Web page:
• India is also involved in three connectivity initiatives that involve Central Asia. These initiatives are the International North South Transport Corridor (INSTC), the Ashgabat Agreement and the development of Chabahar Port in Iran.

Connectivity Initiatives

  • TAPI Pipeline: The long-delayed Turkmenistan-Afghanistan-Pakistan-India (TAPI) pipeline, backed by the Asian Development Bank (ADB), was first proposed in the mid-1990s and all four actors officially signed an intergovernmental agreement in 2010.
  • Chabahar port: The Chabahar port that was recently made partially operational gives New Delhi direct land access to CA.
  • International North–South Transport Corridor (INSTC): In the last few years, India has invested in projects such as the International North–South Transport Corridor (INSTC). India sees the INSTC as an import-export route to Russia, Europe and Central Asia.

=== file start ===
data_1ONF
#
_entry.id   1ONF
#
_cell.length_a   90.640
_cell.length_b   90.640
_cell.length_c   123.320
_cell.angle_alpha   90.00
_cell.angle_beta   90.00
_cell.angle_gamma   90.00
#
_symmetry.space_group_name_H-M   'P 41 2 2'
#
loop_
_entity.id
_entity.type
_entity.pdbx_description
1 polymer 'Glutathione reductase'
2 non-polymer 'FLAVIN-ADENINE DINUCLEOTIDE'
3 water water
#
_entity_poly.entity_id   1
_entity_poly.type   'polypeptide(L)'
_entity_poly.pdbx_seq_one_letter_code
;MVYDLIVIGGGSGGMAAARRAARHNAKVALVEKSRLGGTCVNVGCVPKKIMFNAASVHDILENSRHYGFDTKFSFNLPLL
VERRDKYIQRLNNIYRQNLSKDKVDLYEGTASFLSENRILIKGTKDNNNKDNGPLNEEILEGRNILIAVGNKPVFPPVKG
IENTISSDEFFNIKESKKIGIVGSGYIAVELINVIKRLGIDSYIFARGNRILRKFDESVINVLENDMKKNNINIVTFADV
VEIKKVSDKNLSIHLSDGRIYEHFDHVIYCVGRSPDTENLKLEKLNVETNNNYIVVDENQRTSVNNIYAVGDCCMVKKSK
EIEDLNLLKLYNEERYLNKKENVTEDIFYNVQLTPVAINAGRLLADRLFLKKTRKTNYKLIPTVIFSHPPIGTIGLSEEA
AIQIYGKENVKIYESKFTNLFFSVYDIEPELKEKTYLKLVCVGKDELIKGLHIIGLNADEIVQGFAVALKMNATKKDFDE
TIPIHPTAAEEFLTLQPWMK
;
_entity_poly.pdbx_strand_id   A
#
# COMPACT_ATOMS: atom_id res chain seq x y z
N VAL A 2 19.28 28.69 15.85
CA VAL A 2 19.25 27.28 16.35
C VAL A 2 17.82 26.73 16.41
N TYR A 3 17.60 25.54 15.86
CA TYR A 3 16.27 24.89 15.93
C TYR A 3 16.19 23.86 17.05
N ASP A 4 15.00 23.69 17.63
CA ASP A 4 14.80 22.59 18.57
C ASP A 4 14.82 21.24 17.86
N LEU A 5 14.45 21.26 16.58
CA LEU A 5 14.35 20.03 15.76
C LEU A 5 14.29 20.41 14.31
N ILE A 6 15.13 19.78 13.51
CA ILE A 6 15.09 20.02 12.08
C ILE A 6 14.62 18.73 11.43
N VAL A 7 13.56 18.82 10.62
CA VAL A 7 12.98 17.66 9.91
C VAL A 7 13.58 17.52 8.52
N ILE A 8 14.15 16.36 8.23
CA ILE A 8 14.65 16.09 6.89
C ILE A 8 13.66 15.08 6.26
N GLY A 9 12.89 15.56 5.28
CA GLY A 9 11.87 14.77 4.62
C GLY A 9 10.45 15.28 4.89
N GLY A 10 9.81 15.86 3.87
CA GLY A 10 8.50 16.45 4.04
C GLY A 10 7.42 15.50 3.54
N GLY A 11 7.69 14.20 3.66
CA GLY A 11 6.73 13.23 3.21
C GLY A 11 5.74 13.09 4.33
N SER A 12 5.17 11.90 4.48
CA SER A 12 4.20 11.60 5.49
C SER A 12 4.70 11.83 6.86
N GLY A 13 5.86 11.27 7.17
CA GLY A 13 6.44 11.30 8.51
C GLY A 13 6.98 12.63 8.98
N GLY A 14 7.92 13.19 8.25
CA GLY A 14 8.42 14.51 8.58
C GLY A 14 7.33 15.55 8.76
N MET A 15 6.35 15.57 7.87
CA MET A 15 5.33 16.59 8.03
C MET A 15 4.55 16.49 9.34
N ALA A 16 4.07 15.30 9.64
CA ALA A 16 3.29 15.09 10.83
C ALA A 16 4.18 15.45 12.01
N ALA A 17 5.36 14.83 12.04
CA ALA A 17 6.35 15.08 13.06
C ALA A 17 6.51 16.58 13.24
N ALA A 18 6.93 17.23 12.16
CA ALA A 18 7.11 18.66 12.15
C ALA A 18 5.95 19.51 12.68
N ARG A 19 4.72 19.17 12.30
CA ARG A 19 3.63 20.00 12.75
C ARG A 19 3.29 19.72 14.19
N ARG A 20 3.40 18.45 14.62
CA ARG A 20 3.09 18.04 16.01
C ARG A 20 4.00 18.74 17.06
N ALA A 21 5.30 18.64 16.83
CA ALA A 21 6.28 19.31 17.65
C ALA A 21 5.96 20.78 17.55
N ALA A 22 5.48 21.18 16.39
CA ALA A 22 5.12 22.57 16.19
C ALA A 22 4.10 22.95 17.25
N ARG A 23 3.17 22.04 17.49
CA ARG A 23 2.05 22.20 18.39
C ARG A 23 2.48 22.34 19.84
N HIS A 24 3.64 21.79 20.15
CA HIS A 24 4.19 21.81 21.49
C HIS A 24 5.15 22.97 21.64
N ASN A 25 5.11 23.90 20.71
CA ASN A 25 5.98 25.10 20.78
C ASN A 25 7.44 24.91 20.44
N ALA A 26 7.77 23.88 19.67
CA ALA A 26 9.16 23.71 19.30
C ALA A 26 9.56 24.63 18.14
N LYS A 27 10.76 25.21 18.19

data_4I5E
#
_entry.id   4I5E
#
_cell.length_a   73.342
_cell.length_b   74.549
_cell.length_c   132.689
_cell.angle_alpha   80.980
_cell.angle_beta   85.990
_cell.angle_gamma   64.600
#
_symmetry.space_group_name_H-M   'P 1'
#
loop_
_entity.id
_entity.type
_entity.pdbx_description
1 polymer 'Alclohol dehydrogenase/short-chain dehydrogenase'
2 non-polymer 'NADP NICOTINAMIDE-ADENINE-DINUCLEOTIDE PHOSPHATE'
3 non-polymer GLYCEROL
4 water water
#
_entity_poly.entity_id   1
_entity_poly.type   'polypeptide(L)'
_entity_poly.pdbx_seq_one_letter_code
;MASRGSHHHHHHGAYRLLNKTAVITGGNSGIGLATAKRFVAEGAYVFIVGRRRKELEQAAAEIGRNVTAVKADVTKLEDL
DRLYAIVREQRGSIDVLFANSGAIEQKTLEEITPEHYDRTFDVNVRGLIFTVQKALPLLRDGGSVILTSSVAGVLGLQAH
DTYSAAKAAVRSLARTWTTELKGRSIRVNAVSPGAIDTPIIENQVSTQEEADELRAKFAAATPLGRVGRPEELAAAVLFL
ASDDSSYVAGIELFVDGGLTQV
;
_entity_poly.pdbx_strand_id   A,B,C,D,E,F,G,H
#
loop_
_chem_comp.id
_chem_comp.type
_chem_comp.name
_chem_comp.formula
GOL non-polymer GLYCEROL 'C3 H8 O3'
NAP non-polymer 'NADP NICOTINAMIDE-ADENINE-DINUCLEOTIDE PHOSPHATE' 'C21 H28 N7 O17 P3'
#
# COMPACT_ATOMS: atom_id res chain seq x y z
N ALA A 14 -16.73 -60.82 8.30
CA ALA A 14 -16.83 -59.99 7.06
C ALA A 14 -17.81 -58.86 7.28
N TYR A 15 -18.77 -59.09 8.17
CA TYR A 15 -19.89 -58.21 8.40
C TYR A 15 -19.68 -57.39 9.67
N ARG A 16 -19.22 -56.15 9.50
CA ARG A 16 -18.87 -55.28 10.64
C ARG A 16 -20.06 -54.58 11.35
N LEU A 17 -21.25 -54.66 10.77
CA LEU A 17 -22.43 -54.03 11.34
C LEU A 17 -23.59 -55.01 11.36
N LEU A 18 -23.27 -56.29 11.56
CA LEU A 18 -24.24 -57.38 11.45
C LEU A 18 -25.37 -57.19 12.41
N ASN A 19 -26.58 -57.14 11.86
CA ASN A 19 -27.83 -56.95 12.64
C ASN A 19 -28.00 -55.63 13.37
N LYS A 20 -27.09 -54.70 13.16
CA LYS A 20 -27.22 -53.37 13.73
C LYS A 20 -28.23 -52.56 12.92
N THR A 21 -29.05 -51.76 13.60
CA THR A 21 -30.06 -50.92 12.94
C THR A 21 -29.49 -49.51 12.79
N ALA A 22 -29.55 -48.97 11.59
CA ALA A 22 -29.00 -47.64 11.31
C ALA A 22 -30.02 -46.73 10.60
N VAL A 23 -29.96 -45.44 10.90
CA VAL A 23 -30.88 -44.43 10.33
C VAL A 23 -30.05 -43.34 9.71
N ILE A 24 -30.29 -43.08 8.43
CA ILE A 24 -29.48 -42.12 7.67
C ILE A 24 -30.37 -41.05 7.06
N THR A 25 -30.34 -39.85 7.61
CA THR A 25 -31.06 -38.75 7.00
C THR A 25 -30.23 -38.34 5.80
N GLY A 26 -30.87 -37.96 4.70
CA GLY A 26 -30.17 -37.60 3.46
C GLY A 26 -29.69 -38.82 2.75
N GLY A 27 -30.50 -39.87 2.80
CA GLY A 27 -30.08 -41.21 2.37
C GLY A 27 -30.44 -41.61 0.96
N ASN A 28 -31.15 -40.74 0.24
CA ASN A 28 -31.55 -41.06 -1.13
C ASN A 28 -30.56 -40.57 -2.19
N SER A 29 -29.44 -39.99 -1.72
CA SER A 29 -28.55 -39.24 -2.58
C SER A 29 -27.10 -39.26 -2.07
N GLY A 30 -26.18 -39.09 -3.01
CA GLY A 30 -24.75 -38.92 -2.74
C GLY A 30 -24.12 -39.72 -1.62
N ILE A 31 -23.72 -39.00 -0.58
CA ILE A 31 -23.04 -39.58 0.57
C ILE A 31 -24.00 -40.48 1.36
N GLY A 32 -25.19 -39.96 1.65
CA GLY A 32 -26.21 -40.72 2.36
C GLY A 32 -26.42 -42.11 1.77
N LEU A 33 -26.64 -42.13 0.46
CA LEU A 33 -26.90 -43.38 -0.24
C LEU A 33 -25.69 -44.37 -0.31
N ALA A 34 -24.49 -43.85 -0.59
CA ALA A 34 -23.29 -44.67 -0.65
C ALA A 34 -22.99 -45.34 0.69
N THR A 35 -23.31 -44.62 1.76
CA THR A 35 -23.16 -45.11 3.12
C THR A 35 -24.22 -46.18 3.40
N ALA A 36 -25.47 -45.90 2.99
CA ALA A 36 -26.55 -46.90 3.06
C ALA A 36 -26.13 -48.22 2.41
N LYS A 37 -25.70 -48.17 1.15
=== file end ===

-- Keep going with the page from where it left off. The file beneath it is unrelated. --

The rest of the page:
• Engagement with the region in 2020 saw a clear focus on issues of regional economic development, connectivity, and security — apart from the immediate need of dealing with the ongoing pandemic.
    • Among the highlights was the announcement of an additional 1 billion USD Line of Credit extended by India for priority development projects in energy, healthcare, connectivity, IT, agriculture, education, etc.
  • India’s ‘Connect Central Asia Policy covers an entire gamut of a multi-model approach to strengthen politico-economic, security, and cultural ties between the two.
    • The policy received a significant boost in 2018, when New Delhi’s diplomatic efforts paid dividends in the form of admission into the Ashgabat Agreement, signed in 2011 between Iran, Oman, Turkmenistan and Uzbekistan and Qatar, for the establishment of an international transport and transit corridor.